Increasing rumblings across social media suggest California has so many electric vehicles that last week's extreme heat drove the state's power grid to the brink. And so, these arguments contend, it is ludicrous to mandate additional EVs because the grid obviously can't handle it.
This commentary is just plain wrong and is being lazily offered up by some of the same voices that have shared other debunked EV myths. Batteries did not die in the 2021 snow-induced traffic shutdown in Virginia and it did not cost 10 times more to charge when cold weather caused the grid to fail in Texas. The upfront environmental impact of producing an EV does not outweigh the benefits of operating it over time.
So, is EV charging really pushing the California power grid to the brink?
No. It has nothing to do with EV charging.
The state is experiencing extreme heat, and for a few hours in the late afternoon, the electricity demand for cooling and cooking exceeds solar production. Between 4 and 8 p.m., California's grid operator is asking customers to turn down air conditioning and avoid EV charging.
Why? At 4 p.m., solar production drops off quickly as the sun starts to set. It's still extremely hot, so people need air conditioning. As they get home and start cooking dinner, there's additional energy demand that can't easily be shifted. But it's incredibly easy to shift most vehicle charging to any of the other 20 hours of the day.
Today there are 1 million EVs in California. Let's say every single one is plugged into a Level 2 charger at the same time in the middle of the day. This is literally impossible — as there are only around 71,200 Level 2 chargers in California, but let's pretend. On average, a Level 2 charger draws 10 kilowatts of power at a time. That multiplies out to a 10,000-megawatt demand, substantially less than the 13,000 megawatts of solar power the state generates on sunny days. So in the middle of the day, it's fine — it's only 4 to 8 p.m. when there's an issue, and only in a historic heat wave.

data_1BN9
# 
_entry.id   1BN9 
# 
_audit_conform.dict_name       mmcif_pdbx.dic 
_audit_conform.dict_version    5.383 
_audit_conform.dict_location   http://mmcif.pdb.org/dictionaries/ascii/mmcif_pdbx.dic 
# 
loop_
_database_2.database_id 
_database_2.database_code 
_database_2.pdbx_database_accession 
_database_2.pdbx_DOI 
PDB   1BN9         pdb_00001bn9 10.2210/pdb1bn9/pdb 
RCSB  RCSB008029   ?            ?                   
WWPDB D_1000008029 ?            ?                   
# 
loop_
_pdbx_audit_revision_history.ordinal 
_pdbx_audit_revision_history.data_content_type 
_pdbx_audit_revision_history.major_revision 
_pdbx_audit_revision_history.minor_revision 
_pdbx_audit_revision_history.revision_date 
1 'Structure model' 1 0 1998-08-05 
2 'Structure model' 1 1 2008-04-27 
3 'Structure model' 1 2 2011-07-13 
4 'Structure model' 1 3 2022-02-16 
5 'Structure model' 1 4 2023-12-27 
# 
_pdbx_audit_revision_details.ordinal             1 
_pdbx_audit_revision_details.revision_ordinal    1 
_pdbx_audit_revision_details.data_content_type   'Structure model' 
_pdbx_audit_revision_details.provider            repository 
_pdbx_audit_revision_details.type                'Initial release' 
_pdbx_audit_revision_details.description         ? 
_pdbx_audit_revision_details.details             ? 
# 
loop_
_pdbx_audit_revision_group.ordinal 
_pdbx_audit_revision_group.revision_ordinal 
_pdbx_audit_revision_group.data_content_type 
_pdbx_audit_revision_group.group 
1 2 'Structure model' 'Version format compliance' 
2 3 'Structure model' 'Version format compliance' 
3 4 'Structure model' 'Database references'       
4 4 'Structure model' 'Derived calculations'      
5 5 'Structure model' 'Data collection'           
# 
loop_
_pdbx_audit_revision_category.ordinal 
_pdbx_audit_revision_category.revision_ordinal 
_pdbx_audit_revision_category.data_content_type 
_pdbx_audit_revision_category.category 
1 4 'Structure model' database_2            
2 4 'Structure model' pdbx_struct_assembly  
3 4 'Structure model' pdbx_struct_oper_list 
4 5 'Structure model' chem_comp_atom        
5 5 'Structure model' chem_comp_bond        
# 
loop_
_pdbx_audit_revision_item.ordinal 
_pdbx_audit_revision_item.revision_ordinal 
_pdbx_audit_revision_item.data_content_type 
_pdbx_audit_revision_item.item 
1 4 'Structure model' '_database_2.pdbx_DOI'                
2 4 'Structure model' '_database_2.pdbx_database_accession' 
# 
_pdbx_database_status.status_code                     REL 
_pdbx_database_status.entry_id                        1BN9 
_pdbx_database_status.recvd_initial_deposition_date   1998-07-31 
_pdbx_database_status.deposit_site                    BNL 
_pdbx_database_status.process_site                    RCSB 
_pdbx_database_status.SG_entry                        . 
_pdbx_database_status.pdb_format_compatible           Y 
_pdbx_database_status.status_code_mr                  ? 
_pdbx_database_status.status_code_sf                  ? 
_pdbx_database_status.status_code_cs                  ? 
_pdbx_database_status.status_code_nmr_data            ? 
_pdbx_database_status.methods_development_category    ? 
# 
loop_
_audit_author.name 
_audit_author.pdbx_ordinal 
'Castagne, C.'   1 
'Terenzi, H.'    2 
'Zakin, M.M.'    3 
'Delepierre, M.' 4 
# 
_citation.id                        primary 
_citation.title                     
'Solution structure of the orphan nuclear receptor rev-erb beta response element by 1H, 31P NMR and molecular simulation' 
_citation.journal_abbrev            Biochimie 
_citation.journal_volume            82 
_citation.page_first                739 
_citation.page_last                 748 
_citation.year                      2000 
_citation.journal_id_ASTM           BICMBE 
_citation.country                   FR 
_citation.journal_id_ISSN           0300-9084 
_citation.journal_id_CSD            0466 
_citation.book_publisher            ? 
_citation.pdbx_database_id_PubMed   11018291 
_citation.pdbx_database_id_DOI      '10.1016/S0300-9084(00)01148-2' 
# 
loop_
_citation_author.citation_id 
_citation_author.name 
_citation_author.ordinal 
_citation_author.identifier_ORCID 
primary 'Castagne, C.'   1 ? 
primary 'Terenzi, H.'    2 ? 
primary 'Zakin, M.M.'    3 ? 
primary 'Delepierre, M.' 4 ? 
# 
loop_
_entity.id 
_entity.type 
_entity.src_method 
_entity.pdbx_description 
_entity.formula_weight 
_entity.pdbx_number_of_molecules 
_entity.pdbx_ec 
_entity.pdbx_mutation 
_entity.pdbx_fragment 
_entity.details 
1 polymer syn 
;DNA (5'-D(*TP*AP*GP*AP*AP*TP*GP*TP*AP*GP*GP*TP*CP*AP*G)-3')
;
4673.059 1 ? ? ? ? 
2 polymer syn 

For more evidence EVs aren't the problem, consider this: Over the past four years, the number of EVs registered in California has doubled. But peak demand on the grid has only increased 5 percent, including all other energy usage. Over the same time, peak solar production has increased from 10,000 megawatts to 13,000 megawatts, a gain of 30 percent.
In a recently published analysis by Physics Today, at full penetration, EVs will only increase grid demand by 25 percent. So while this won't be the last time you see misinformation about EVs, it's still a shame the social media ecosystem is out there amplifying it.